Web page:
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More than 20 million years ago, the massive lake in what is now the northwestern part of the island of Lesvos and the surrounding area, with its subtropical climate, was covered by layers of lava and became petrified. Today’s visitors to the area of Sigri, but also Antissa and Eressos, enjoy a tranquil natural environment and the singular geopark of western Lesvos with its unique petrified trees. The area’s natural history is also the natural history of the planet.
Visitors to the Petrified Forest have justifiably been wondering about the apparent lack of animal life or, rather, fossils. The answer to their questions came a few years ago when excavations by scientists from the Sigri Petrified Forest Museum of Natural History brought to light, in the region of Gavathas, Antissa, the first indications of the existence of a large mammal.
The first find, a fossilised lower jaw of a prehistoric form of a trunked animal, a proboscidean, was later identified by researchers as a representative of the Bavarian prodeinothere (species Prodeinotherium bavaricum). Although similar to today’s elephants, the prodeinothere had downward curving tusks located in the lower jawbone. It is one of the lowest fossils of a vertebrate animal found in Greece to date and comes from one of the first trunked animals that migrated from Africa to Europe.
And then…nothing. At least up until a few days ago, at the 9th congress of the European Association of Vertebrate Paleontologists (EAVP) organised by the Crete Museum of Natural History in Heraklion, where geologist/paleontologist Katerina Vassiliadou, researcher at the Sigri Museum of Natural History, unveiled an incredible world of inhabitants that once lived among the fossilized trees in the Petrified Forest of Lesvos: snails, lake fish, reptiles and even prehistoric crocodiles, as well as small mammals, living creatures that walked the earth in this small part of the world millions of years before the advent of man.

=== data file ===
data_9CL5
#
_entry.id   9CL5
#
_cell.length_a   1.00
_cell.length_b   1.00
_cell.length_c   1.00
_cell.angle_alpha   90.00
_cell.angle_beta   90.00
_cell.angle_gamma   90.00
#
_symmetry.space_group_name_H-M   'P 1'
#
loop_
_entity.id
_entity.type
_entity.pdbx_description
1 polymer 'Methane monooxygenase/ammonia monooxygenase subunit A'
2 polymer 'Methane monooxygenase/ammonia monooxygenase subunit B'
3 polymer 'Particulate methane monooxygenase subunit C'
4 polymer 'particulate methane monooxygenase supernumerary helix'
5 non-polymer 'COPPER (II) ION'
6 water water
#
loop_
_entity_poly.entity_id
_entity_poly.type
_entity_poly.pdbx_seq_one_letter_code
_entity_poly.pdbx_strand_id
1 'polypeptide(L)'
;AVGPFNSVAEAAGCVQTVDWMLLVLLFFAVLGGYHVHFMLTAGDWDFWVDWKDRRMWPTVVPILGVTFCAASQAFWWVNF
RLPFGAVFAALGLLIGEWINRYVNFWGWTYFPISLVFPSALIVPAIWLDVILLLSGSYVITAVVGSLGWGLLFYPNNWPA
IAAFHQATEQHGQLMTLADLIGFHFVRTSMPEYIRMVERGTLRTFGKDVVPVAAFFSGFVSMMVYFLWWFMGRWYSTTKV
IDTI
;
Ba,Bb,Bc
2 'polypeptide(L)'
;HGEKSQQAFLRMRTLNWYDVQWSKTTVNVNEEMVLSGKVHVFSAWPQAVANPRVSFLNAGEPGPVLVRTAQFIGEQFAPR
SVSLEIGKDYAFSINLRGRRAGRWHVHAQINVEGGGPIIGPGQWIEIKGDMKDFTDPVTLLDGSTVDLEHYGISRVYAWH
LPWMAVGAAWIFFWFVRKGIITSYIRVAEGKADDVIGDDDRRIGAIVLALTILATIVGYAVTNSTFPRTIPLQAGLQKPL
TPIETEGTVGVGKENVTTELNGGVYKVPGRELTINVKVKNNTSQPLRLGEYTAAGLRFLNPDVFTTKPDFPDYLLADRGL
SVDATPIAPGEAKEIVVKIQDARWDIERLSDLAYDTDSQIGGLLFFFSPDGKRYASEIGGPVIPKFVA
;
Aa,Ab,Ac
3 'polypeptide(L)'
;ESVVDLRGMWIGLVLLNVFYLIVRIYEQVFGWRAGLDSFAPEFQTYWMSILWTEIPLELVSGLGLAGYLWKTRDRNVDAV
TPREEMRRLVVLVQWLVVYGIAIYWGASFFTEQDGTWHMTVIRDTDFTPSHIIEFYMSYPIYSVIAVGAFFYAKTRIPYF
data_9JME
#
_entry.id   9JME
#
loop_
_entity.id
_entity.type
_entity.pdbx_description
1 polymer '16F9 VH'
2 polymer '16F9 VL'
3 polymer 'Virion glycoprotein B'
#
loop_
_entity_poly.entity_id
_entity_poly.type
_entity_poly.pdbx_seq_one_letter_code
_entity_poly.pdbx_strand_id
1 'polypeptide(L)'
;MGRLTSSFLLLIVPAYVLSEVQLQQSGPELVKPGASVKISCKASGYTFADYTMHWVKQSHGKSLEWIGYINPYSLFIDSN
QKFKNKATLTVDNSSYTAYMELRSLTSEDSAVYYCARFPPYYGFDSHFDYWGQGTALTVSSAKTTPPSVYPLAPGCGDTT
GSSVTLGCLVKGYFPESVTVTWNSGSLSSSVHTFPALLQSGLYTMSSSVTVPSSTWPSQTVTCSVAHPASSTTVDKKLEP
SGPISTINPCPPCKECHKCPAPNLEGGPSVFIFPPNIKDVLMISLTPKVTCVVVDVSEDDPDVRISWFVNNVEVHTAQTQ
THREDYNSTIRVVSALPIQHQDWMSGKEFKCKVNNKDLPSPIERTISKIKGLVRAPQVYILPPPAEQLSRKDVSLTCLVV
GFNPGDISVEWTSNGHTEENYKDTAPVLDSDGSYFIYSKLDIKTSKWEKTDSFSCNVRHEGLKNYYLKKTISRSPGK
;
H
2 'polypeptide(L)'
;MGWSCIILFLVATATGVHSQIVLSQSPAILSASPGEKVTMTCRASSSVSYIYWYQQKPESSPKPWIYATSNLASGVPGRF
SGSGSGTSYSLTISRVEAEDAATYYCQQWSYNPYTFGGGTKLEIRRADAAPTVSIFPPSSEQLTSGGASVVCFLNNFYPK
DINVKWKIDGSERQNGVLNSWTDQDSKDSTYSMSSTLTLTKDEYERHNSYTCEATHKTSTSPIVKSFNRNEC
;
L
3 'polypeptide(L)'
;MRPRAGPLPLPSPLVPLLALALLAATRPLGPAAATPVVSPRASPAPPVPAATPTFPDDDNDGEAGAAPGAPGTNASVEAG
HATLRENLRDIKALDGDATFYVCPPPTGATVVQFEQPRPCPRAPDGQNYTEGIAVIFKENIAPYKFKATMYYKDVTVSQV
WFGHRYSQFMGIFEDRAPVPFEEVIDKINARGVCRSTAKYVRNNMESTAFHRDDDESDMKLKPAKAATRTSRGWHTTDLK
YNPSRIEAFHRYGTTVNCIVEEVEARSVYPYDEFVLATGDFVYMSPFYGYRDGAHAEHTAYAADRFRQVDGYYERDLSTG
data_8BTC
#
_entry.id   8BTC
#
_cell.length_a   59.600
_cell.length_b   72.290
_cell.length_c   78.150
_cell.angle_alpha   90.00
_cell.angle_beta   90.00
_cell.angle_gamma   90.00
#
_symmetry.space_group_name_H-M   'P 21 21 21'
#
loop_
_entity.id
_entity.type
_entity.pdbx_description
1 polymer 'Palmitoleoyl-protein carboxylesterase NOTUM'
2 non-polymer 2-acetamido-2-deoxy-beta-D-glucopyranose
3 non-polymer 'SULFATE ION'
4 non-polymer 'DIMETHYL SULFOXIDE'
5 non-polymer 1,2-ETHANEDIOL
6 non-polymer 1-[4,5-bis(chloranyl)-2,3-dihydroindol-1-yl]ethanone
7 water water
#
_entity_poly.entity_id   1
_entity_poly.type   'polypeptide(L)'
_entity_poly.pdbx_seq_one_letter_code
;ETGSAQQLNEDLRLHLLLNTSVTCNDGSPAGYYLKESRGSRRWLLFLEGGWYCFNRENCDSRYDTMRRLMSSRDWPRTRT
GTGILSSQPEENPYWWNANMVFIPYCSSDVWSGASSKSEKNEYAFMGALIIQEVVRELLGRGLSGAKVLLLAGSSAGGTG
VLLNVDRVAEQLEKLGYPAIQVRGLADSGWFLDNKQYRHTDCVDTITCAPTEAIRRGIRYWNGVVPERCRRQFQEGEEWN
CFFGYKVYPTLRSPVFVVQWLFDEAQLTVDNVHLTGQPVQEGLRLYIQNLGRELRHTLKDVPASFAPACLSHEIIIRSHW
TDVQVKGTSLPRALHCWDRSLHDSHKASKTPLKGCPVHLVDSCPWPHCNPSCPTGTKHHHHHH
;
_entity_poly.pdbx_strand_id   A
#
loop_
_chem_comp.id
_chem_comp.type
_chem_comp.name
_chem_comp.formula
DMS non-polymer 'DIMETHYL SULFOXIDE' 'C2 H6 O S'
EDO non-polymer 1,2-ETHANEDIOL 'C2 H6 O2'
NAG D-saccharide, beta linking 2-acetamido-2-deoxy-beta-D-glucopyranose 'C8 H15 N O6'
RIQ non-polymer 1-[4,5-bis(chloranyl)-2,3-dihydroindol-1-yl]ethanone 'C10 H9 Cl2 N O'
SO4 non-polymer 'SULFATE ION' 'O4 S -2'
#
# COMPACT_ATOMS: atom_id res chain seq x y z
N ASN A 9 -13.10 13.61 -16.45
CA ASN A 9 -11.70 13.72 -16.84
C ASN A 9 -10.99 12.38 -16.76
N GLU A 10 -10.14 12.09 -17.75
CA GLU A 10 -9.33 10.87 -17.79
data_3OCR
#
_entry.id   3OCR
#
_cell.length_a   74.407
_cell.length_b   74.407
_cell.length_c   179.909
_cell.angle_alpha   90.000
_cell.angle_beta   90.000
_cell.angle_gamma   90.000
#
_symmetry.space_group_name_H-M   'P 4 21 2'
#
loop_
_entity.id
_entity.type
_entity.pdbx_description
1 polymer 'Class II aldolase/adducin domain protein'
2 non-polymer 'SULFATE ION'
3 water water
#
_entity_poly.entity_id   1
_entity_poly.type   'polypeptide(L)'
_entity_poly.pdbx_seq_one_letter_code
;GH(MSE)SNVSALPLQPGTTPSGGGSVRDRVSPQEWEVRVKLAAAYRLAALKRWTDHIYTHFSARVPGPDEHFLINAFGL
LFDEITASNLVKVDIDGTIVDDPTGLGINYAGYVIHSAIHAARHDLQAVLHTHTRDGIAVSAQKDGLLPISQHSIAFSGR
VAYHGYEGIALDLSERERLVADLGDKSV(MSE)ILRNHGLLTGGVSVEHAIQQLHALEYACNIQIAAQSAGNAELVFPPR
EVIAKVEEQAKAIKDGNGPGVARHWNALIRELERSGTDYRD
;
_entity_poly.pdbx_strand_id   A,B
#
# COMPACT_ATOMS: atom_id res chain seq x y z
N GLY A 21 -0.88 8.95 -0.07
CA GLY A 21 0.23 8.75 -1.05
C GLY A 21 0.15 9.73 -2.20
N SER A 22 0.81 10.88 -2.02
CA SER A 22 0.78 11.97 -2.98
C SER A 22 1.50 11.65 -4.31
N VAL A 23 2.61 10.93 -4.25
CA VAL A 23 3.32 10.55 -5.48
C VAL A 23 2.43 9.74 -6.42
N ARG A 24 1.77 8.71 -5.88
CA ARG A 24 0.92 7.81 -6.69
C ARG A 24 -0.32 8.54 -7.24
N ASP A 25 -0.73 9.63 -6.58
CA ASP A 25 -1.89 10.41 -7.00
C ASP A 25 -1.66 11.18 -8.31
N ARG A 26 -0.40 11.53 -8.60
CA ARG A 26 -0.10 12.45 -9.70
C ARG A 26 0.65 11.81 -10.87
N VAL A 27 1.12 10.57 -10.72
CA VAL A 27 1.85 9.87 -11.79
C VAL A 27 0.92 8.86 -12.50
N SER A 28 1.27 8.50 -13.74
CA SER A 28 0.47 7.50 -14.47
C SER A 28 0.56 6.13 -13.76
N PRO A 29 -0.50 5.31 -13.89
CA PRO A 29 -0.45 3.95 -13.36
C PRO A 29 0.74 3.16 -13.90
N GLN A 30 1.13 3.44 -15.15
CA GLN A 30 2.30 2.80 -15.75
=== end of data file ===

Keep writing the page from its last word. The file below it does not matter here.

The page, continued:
The conclusions of the Lesvos Museum of Natural History’s recent research activities in the Antissa area and discovery of a small layer of lake sediment rich in fossils of small animals were presented at the 9th EAVP annual meeting in Heraklion, Crete.
Vassiliadou told ANA-MPA that the presentation included a small introduction on the Petrified Forest and its plant fossils, as well as the prodeinothere fossil from Gavathas. Then followed a presentation of photographs from the recent samples taken of sediment created in the large lake that covered northwestern Lesvos from the era of the sub-tropical forest that later became fossilised (petrified).
After a time-consuming and meticulous process of cleaning and sifting, the miniscule grains of sediment were inspection under a stereoscopic microscope, researchers found fossils of snails, teeth, otoliths, osteic remains of fins and vertebrae of lake fish, portions of the chewing apparatus of small reptiles, crocodile teeth and teeth and bones of small mammals.
Examination and comparison of the finds conducted in Greek institutions and abroad showed that the fossilised lake snails were air-breathing (type of lung and lack of gills) aquatic gasteropod crustaceans of the Planorbidae and Lymnaeidae families that lived in the large lake that covered the area.
The pharyngeal teeth, otoliths and other fish remains were from small lake fish of the Cyprinidae family, the precursors of today’s freshwater carps and barbs.
The crocodile teeth belong to a small alligator of the genus Diplocynodon, which grew to up to two meters in length and had bony armor scutes covering its neck, back, belly and tail, similar to today’s Caiman alligator found in Central and South America.
The teeth of small mammals found belong to various families, while teeth were also found from three families of small insectivore families, namely Erinaceidae (hedgehogs), Talpidae (moles) and Soricidae (shrews).
Other fauna fossils are from the Muridae family of rodents from two genuses, Eumyarion and Democricetodon, both of which are extinct today.
Another rodent fossil is that of the Glirulus diremptus (kind of dormouse that is now extinct).
The systematic search for animal fossils, especially small mammals, in the Antissa area began in 2005.